Leaders’ grades were derived from how they placed in five respected international indices of governance, plus the new NMG Political Index that we developed. Their scores in these indices were weighted, then combined to produce a score on a scale of 0-100. The best governors placed closest to 100, and the worst closest to 0. The scorecard heavily rewards consistency. If an African leader scores very highly in one or two areas, but poorly in the rest, he/she will end up with a dismal overall grade. A consistent score across the board, on the other hand, will place him/her highly in the overall standings. This is how the indices are weighted.
Mo Ibrahim Index – 15 per cent
Democracy Index – 15 per cent
Press Freedom Index – 15 per cent
Corruption Index – 15 per cent
Human Development Index – 5 per cent
NMG Political Index – 35 per cent
Leaders were assigned letter grades based on their 0-100 score, derived from the six indices. The best of the bunch received ‘A,’ good performers got ‘B,’ passable leaders got ‘C.’ Leaders who performed below standard received ‘D’ and ‘F.’ Due to the extraordinarily oppressive, violent and corrupt governance found in many countries on the continent, two special categories were added to these basic grades: the Intensive Care Unit and the Morgue. Leaders in this range represent the bottom of the barrel, and their countries will need intense rehabilitation to walk amongst the free and prosperous nations of the world.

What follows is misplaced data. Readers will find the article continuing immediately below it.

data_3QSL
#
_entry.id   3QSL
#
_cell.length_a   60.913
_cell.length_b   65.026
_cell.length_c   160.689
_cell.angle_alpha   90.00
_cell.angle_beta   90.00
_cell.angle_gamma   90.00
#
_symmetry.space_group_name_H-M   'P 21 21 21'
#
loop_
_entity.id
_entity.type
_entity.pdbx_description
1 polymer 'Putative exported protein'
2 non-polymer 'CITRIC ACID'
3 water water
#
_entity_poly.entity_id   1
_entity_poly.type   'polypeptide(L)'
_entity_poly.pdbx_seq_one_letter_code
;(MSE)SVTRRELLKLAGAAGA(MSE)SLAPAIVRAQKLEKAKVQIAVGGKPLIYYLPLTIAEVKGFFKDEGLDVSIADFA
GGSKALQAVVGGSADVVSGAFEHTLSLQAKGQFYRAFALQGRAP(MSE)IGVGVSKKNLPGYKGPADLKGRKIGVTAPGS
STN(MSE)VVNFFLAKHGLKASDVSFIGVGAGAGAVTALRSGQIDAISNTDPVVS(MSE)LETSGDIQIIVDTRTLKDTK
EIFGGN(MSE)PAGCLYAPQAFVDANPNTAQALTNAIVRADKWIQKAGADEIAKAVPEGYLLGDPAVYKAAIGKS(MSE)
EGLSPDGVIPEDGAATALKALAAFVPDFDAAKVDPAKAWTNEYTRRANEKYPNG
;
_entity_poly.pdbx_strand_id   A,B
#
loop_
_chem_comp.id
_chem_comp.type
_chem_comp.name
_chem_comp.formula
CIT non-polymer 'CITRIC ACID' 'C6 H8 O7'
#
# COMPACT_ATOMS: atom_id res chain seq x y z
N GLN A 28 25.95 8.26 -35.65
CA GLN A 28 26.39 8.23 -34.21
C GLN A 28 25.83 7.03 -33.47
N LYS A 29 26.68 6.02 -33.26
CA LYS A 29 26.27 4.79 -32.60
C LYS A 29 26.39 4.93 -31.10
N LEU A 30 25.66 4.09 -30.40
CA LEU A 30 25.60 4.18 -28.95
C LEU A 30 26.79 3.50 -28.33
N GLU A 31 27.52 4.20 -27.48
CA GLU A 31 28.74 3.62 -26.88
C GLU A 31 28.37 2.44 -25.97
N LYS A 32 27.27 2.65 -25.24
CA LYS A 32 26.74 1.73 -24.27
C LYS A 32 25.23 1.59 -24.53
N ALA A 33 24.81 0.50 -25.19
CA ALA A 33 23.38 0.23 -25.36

40-30: Intensive Care Unit (ICU)
Mo Ibrahim Index
The Mo Ibrahim Index is the most comprehensive collection of qualitative and quantitative data that assesses governance in Africa. It measures the delivery of public goods and services to citizens and uses indicators across four main categories: Safety and Rule of Law; Participation and Human Rights; Sustainable Economic Opportunity; and Human Development.